6. Stay like this for a few minutes until you feel relaxed. 

5. Eye exercises for sleep

Just like the muscles in the rest of your body, working out the muscles around your eyes can help tire them out and aid sleep, especially if you've spent all day looking at a computer screen. 

There are lots of different eye exercises you can do for eye strain. Author and hypnotherapist Ailsa Frank shares with us one of her top techniques. “This technique relaxes you and tires your eyelids,” Ailsa adds. 

How to do eye exercises for sleep: 

  1. Lie comfortably in the dark with your eyes open.
  2. Begin counting backward from 300 in your mind.
  3. Slowly count the numbers, until you feel you can't keep your eyes open any longer.
  4. Then blink rapidly, as fast as you can for 30 seconds, or until your eyelids begin to feel heavy.
  5. When you can’t blink your eyes anymore, close them.
  6. Feel yourself let go as you sink into the bed beneath you and drift off to sleep.

6. Yoda nidra

Yoga nidra is a powerful and restorative practice that will have you falling asleep in no time. It's a must-try for those who struggle to relax at night and could help relieve sleep anxiety, too. 

“Yoga nidra calms the nervous system, balancing our parasympathetic (rest and digest) and sympathetic (fight and flight) systems helping to calm the body and reduce stress and anxiety,” says yoga instructor Hannah Barrett. It's a great bedtime yoga practice as it relieves tension in the mind and body, preparing you for a deep and restful slumber.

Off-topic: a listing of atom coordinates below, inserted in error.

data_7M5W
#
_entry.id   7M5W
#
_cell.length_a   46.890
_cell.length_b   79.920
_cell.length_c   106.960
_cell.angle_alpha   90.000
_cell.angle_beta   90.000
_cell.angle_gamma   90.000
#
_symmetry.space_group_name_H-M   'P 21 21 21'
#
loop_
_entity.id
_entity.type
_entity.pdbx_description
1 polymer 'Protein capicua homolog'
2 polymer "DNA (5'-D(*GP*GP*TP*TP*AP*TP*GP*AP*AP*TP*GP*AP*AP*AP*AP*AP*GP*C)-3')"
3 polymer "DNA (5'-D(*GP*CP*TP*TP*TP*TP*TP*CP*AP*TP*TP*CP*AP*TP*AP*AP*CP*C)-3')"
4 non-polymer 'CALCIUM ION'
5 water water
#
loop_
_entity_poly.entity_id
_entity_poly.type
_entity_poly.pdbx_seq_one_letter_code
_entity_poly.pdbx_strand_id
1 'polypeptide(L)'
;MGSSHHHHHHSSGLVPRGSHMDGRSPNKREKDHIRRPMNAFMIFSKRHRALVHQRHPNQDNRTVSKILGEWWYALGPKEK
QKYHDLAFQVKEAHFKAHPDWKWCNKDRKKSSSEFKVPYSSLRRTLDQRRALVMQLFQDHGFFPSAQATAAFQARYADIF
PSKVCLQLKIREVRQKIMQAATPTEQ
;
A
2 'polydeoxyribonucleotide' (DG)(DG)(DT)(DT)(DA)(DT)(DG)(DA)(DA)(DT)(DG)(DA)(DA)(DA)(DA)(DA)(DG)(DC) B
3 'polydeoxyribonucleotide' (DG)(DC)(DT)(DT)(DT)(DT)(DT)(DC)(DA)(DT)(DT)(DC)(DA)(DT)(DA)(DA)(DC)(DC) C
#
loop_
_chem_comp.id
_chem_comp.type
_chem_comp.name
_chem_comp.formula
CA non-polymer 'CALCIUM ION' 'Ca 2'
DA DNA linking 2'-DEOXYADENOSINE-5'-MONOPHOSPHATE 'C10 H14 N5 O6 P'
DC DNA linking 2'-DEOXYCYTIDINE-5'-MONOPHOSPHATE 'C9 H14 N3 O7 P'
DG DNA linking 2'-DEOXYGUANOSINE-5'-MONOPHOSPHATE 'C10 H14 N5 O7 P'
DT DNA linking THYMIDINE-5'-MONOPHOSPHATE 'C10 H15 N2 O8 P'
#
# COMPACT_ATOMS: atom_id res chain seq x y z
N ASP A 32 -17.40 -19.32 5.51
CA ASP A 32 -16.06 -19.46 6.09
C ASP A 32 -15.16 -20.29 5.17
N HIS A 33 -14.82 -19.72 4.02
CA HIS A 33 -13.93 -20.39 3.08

How to practice yoga nidra: 

  1. Lie in bed on your back in a savasana yoga pose.
  2. For extra comfort, place a blanket on top of you, put on an eye mask, or prop up a cushion under your knees.
  3. Relax your body. Ensure you're comfortable and ready for sleep.
  4. Listen to the short yoga nidra meditation above with your eyes closed. 
  5. If your mind wanders as you listen, just bring your attention back to the voice.
  6. Allow yourself to fall asleep if it feels right.

When to get out of bed

sleep eye mask and alarm clock

(Image credit: Getty Images / photoguns)

Tried all the techniques above and find nothing is working? Sometimes it’s best to get out of bed and do something else.